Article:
Leaders are now beginning to define success in terms of failure–learning to love failure, or to fail forward, or to fail quickly. This is certainly one path, but reframing the focus from failure to progress creates space to identify other less painful routes to success. Progress, ultimately, is the goal of any undertaking in work or life. Success and failure are just labels for outcomes–the process is where your lessons are learned and future successes created.
When you focus on improving your process with a clear goal in mind, success and failure are possible, but progress is inevitable. You will get better because you have a better understanding of the implications of your choices and actions. It’s easy to learn “what not to do” from a failure, but what will set you apart is the ability to learn “what works for you” from your successes. Doing more of what works is the fastest path to your next success.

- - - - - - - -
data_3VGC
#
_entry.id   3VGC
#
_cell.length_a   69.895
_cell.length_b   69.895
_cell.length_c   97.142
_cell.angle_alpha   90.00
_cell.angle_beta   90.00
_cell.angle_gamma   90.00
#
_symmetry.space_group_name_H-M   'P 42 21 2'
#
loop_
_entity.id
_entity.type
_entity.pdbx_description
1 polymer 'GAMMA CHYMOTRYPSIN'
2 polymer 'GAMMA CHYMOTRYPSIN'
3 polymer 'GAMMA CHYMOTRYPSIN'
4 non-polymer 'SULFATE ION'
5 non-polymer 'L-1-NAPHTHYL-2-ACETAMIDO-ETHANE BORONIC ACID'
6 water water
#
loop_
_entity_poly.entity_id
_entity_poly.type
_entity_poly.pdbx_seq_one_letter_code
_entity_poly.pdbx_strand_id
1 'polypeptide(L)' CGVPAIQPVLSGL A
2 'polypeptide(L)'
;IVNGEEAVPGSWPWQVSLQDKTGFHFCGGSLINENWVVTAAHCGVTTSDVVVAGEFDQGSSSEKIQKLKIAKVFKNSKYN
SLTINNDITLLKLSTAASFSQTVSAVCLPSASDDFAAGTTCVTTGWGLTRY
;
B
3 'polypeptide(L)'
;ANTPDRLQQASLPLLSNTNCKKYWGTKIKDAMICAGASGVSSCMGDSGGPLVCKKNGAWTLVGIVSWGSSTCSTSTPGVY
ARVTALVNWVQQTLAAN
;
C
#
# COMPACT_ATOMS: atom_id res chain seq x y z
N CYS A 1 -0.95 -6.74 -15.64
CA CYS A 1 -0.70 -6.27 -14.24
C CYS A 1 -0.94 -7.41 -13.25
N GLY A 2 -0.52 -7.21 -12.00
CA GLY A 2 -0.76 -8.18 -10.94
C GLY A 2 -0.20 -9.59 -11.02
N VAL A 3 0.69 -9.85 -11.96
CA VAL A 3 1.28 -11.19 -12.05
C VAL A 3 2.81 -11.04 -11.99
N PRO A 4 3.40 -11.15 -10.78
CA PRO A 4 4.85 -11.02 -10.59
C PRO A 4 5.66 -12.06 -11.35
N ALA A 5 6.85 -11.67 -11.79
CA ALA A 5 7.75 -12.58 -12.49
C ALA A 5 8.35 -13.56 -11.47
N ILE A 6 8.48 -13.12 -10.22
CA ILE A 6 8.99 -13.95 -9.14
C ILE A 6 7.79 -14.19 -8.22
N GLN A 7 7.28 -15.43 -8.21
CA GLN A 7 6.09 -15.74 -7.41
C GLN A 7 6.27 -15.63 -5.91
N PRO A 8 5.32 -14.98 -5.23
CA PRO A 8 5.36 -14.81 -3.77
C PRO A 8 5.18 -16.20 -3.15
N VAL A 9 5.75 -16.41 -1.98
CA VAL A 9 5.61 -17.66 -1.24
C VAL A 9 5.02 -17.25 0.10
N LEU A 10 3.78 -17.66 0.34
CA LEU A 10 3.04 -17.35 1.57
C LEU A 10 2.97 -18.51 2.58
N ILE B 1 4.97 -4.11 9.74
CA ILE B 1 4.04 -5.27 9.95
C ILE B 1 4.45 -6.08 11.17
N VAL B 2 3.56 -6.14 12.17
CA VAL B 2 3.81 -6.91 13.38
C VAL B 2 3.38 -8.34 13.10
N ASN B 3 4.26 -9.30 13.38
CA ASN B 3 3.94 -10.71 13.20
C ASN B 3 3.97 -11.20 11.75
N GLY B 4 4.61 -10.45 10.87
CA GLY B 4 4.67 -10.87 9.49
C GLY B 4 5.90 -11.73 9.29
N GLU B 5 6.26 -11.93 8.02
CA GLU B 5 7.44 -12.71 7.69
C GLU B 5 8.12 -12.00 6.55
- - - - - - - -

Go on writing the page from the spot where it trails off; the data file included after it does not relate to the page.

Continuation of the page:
There are countless guides, templates, and tools on how to set strong goals. Choose one that works best for you. The most important part of any goal-setting process is making sure that it’s achievable, but not easy. That’s the key to growth, no matter what you’re trying to accomplish.
Why progress matters
Progress matters most because success can be attained without it. One can always find a lower bar to clear with ease. And it’s this one-off success–lacking growth and true achievement–that creates an environment where we feel the need to celebrate failure. Failure has become an indicator of a lesson to be learned–and it can be in some cases. But so can successes won in the pursuit of growth-focused goals.
It’s much easier to learn from failure at a growth-producing goal than the successful accomplishment of an easy goal. Chasing success without focusing on progress means that you only learn lessons “the hard way” and move forward from one-off successes without a clear path to the next big win. A progress focus will deliver the right kind of success: growth-producing, educational, and repeatable.
How do you move forward from your successes? Do you give them the same scrutiny as your failures? What does progress mean to you?